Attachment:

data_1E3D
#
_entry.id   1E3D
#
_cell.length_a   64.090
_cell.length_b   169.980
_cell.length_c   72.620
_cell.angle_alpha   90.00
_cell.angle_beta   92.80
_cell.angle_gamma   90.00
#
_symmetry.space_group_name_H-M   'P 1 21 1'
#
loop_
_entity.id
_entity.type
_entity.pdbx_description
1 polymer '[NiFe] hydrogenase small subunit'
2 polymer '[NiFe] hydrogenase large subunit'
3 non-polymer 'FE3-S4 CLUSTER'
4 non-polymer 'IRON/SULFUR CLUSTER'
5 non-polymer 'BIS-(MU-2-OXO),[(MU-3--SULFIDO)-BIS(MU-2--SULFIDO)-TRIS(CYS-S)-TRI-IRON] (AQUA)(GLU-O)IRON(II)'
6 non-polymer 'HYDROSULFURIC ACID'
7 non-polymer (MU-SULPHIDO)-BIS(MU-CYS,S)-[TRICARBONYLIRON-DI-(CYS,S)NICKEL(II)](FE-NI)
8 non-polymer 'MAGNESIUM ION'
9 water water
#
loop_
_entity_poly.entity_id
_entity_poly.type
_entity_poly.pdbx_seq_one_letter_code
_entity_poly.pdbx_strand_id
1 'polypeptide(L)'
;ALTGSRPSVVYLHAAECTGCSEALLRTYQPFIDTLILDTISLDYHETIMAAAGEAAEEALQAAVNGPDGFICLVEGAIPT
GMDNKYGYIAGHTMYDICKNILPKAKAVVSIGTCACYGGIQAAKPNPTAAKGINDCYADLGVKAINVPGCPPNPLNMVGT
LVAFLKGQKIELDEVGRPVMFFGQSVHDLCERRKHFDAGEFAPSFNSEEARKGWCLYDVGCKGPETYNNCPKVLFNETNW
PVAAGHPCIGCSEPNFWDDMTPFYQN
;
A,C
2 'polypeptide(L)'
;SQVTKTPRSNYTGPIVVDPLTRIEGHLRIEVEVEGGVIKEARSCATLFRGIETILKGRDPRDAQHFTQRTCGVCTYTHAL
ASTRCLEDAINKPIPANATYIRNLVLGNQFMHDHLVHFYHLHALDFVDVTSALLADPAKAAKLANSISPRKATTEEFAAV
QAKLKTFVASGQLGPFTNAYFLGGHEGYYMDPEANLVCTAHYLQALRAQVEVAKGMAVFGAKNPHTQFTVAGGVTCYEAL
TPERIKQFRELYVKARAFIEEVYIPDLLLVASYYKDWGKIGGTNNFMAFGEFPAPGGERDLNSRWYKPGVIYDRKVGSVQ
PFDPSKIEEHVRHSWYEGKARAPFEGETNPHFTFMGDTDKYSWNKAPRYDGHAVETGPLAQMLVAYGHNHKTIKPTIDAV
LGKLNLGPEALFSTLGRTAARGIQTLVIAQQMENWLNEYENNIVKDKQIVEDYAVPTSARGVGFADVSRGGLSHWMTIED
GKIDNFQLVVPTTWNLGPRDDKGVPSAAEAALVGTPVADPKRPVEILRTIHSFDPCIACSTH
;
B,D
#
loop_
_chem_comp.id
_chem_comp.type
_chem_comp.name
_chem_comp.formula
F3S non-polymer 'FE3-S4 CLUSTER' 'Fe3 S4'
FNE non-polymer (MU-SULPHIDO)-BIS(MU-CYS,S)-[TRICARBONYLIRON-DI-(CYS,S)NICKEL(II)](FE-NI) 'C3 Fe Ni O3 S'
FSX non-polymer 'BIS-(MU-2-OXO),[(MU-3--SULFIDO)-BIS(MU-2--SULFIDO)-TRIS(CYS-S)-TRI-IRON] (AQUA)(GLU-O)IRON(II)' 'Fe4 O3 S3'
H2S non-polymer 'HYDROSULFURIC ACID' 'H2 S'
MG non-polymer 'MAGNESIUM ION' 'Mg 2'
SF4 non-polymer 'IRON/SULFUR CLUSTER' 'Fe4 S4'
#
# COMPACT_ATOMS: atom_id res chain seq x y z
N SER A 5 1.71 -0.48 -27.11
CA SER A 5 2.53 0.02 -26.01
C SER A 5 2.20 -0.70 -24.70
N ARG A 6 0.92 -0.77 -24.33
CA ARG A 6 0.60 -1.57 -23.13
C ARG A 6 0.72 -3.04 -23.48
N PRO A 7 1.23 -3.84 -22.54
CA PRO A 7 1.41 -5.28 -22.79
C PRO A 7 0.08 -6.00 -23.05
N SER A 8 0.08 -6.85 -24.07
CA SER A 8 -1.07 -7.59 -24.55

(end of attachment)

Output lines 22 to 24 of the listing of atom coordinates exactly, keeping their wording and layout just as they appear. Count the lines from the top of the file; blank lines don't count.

5 non-polymer 'BIS-(MU-2-OXO),[(MU-3--SULFIDO)-BIS(MU-2--SULFIDO)-TRIS(CYS-S)-TRI-IRON] (AQUA)(GLU-O)IRON(II)'
6 non-polymer 'HYDROSULFURIC ACID'
7 non-polymer (MU-SULPHIDO)-BIS(MU-CYS,S)-[TRICARBONYLIRON-DI-(CYS,S)NICKEL(II)](FE-NI)